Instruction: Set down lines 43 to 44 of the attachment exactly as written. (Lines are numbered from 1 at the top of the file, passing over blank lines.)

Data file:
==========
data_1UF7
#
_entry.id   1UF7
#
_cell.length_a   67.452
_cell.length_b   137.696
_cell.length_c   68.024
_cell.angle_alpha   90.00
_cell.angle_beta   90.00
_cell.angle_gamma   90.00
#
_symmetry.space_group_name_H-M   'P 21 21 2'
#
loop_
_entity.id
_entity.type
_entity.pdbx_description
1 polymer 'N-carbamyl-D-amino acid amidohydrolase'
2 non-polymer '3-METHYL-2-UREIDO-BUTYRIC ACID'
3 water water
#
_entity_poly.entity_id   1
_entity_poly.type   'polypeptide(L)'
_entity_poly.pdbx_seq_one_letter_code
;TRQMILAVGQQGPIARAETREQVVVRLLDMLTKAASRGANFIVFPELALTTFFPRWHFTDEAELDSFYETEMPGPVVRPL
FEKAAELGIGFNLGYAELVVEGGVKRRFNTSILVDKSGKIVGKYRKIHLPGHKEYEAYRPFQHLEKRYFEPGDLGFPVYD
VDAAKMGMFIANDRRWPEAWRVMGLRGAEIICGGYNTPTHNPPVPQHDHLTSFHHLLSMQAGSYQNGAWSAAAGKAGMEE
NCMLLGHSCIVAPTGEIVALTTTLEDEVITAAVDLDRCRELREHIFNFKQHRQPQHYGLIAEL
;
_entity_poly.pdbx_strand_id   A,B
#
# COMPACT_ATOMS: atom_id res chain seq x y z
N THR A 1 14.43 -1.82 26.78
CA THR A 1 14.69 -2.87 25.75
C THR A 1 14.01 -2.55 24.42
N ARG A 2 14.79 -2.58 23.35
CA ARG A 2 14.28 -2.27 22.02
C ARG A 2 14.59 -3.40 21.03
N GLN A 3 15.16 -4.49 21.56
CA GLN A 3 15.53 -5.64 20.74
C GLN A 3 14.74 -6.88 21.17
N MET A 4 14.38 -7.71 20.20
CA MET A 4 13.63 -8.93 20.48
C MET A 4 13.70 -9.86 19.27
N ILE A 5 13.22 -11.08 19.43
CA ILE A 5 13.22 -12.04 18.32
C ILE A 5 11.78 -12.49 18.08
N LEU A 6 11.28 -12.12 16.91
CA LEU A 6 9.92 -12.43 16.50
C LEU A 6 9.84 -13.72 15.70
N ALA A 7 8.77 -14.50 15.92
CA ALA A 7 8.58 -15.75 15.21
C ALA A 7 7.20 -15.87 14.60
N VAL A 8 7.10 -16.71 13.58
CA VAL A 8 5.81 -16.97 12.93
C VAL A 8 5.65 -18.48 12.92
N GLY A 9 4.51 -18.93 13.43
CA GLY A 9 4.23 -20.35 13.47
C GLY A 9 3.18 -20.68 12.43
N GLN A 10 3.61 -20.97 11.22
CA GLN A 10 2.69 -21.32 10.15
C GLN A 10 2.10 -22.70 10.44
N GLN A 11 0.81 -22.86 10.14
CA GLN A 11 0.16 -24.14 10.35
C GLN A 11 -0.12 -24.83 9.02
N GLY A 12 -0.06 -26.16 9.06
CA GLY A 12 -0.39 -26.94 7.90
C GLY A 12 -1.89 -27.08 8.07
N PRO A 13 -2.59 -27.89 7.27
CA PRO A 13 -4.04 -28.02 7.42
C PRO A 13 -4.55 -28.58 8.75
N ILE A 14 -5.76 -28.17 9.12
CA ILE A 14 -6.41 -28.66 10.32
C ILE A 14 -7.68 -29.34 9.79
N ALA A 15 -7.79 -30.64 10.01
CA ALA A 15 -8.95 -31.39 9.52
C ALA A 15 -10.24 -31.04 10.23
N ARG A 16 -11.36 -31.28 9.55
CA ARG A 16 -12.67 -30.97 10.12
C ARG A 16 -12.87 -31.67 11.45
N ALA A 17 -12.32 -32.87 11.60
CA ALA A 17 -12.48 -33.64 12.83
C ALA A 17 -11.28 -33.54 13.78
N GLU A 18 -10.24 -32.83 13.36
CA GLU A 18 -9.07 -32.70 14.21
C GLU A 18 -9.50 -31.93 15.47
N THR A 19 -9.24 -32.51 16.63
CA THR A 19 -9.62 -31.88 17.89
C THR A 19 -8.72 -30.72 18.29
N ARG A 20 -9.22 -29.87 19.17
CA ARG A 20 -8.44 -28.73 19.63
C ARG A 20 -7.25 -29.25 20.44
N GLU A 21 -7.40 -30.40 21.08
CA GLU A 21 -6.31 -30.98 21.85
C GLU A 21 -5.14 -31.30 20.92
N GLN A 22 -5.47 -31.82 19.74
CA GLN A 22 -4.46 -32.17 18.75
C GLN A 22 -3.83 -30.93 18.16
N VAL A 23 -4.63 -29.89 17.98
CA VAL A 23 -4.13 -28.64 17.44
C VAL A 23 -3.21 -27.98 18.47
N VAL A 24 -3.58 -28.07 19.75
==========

CA MET A 4 13.63 -8.93 20.48
C MET A 4 13.70 -9.86 19.27